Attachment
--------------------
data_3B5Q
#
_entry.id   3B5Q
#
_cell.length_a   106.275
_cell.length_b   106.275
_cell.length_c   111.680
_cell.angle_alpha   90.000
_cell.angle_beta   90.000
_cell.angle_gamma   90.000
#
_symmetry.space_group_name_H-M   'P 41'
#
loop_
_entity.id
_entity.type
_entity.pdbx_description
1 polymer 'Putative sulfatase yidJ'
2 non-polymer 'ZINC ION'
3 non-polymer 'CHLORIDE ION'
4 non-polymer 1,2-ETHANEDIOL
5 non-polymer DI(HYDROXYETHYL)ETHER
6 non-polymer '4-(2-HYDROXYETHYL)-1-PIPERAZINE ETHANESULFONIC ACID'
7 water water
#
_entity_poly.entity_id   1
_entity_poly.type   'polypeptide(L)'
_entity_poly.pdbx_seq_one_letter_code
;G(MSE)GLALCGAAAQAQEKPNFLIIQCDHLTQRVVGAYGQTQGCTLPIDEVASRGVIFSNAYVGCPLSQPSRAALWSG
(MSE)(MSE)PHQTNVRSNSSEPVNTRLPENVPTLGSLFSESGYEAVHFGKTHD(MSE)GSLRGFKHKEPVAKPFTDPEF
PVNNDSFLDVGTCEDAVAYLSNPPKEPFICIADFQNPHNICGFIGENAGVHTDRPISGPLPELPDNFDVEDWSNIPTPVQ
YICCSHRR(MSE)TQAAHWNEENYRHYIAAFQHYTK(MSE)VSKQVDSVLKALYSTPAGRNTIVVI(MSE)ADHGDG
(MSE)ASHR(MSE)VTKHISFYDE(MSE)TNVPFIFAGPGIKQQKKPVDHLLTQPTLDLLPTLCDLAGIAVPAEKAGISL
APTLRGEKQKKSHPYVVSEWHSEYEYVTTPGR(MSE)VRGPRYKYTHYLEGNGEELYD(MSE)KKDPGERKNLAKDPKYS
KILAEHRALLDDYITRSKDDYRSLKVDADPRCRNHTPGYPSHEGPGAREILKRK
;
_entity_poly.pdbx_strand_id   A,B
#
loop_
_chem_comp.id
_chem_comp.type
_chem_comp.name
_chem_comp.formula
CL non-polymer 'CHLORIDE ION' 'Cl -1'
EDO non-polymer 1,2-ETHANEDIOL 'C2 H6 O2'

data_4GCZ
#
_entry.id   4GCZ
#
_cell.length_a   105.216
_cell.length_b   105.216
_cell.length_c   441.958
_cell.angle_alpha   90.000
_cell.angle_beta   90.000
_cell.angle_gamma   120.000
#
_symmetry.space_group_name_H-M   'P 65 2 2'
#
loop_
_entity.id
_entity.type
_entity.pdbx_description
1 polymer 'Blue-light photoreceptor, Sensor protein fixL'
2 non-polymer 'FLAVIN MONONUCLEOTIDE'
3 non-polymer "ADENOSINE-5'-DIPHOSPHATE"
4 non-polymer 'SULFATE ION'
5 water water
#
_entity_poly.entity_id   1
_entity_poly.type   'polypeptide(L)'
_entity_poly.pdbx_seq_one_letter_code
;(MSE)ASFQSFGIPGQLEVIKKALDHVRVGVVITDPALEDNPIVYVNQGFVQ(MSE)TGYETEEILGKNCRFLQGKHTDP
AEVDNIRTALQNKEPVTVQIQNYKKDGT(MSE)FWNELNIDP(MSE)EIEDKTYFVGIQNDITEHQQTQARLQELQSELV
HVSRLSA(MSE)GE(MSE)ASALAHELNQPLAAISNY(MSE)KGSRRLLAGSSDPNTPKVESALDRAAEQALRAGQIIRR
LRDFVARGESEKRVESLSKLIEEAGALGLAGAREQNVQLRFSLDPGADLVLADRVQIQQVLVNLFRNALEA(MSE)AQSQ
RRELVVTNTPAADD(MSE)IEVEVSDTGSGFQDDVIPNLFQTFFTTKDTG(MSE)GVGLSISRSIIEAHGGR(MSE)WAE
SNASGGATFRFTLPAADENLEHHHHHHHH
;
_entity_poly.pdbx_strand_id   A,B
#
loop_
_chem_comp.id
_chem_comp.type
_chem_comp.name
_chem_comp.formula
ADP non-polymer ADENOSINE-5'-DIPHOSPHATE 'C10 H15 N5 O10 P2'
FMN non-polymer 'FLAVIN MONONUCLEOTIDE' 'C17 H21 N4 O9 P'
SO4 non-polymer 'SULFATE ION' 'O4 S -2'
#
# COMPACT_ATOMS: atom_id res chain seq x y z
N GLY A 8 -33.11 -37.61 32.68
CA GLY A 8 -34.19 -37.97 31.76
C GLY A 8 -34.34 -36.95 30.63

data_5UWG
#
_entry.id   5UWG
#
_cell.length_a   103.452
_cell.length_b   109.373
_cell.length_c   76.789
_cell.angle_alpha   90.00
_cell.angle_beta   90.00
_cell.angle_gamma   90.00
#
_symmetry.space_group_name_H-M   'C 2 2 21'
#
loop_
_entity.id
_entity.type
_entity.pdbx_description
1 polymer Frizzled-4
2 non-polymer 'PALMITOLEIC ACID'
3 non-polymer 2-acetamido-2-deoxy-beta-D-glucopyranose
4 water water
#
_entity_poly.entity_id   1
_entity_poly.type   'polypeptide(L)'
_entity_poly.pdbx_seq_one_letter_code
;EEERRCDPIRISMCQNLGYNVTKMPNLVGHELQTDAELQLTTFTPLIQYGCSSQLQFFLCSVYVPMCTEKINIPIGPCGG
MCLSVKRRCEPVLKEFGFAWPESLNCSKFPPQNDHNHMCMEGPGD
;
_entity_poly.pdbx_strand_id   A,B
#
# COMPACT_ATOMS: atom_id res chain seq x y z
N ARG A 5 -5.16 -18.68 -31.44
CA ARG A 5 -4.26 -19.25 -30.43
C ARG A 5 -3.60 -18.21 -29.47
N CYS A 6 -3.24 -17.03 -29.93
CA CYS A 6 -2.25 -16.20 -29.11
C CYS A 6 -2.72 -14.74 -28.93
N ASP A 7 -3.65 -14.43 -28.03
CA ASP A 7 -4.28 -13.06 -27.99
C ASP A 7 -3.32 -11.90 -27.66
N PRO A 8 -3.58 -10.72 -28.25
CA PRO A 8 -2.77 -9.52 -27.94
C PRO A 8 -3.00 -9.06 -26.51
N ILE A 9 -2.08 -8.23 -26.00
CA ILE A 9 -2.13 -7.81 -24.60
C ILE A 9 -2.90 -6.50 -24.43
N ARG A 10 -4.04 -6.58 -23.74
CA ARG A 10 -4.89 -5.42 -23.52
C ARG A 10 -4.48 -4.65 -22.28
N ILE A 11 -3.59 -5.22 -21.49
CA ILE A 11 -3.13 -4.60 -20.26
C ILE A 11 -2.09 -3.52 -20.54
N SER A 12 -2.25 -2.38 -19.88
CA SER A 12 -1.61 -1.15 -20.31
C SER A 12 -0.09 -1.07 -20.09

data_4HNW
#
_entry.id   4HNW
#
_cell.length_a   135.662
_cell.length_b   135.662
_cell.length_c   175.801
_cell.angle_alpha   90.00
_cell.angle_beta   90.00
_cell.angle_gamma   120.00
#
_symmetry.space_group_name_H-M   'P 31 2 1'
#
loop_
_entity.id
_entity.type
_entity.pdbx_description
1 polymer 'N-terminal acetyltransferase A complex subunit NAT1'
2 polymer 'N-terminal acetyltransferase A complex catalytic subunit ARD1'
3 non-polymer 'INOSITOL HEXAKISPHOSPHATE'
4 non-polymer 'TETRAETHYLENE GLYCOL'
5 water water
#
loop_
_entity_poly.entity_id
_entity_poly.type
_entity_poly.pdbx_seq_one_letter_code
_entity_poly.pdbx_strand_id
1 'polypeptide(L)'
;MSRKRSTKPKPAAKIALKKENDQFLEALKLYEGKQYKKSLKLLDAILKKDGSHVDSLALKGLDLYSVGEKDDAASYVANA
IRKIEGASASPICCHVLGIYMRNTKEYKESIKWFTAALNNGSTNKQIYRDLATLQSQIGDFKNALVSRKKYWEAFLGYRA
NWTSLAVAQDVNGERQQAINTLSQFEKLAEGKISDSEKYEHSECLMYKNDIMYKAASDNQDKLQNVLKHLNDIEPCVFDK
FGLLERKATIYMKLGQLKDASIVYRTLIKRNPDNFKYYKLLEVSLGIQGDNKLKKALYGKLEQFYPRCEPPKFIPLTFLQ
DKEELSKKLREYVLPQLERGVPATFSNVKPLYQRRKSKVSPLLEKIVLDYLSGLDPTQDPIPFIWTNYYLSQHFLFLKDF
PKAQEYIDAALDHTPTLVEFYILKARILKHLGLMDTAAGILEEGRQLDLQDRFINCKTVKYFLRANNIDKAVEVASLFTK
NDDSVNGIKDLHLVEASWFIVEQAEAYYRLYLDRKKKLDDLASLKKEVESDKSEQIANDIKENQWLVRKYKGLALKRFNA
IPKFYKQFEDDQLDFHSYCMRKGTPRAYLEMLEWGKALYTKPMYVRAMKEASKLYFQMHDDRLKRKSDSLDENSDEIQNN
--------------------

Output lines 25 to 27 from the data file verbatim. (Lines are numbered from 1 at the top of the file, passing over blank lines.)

#
_entity_poly.entity_id   1
_entity_poly.type   'polypeptide(L)'